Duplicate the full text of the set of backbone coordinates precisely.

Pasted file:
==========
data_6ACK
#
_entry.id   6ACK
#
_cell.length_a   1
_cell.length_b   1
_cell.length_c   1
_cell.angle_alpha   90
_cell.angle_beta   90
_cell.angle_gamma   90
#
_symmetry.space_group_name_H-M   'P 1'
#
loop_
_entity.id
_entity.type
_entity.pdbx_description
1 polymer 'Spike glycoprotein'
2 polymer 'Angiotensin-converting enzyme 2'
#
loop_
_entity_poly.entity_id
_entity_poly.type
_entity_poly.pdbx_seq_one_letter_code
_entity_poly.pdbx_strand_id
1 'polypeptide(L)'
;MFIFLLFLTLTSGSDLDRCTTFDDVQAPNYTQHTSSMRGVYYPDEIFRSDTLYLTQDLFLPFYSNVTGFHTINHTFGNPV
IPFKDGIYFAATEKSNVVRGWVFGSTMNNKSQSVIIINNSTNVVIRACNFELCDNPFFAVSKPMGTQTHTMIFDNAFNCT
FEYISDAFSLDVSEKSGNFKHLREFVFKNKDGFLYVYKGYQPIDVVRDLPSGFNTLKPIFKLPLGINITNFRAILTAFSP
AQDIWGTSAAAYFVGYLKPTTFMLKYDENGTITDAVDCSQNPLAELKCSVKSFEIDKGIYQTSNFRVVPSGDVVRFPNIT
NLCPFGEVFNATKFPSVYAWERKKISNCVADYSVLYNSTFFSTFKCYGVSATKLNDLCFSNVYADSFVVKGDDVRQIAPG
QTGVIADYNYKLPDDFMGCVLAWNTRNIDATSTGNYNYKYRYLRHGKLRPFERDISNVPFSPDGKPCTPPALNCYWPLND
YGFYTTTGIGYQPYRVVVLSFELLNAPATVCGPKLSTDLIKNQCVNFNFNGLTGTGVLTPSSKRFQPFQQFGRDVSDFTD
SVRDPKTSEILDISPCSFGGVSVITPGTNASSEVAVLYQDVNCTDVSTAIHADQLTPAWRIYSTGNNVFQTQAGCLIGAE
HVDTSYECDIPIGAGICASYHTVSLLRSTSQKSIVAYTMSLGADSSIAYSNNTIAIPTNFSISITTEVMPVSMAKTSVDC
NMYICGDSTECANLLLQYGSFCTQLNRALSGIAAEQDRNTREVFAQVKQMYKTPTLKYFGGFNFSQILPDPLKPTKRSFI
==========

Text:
data_6ACK
#
_entry.id   6ACK
#
_cell.length_a   1
_cell.length_b   1
_cell.length_c   1
_cell.angle_alpha   90
_cell.angle_beta   90
_cell.angle_gamma   90
#
_symmetry.space_group_name_H-M   'P 1'
#
loop_
_entity.id
_entity.type
_entity.pdbx_description
1 polymer 'Spike glycoprotein'
2 polymer 'Angiotensin-converting enzyme 2'
#
loop_
_entity_poly.entity_id
_entity_poly.type
_entity_poly.pdbx_seq_one_letter_code
_entity_poly.pdbx_strand_id
1 'polypeptide(L)'
;MFIFLLFLTLTSGSDLDRCTTFDDVQAPNYTQHTSSMRGVYYPDEIFRSDTLYLTQDLFLPFYSNVTGFHTINHTFGNPV
IPFKDGIYFAATEKSNVVRGWVFGSTMNNKSQSVIIINNSTNVVIRACNFELCDNPFFAVSKPMGTQTHTMIFDNAFNCT
FEYISDAFSLDVSEKSGNFKHLREFVFKNKDGFLYVYKGYQPIDVVRDLPSGFNTLKPIFKLPLGINITNFRAILTAFSP
AQDIWGTSAAAYFVGYLKPTTFMLKYDENGTITDAVDCSQNPLAELKCSVKSFEIDKGIYQTSNFRVVPSGDVVRFPNIT
NLCPFGEVFNATKFPSVYAWERKKISNCVADYSVLYNSTFFSTFKCYGVSATKLNDLCFSNVYADSFVVKGDDVRQIAPG
QTGVIADYNYKLPDDFMGCVLAWNTRNIDATSTGNYNYKYRYLRHGKLRPFERDISNVPFSPDGKPCTPPALNCYWPLND
YGFYTTTGIGYQPYRVVVLSFELLNAPATVCGPKLSTDLIKNQCVNFNFNGLTGTGVLTPSSKRFQPFQQFGRDVSDFTD
SVRDPKTSEILDISPCSFGGVSVITPGTNASSEVAVLYQDVNCTDVSTAIHADQLTPAWRIYSTGNNVFQTQAGCLIGAE
HVDTSYECDIPIGAGICASYHTVSLLRSTSQKSIVAYTMSLGADSSIAYSNNTIAIPTNFSISITTEVMPVSMAKTSVDC
NMYICGDSTECANLLLQYGSFCTQLNRALSGIAAEQDRNTREVFAQVKQMYKTPTLKYFGGFNFSQILPDPLKPTKRSFI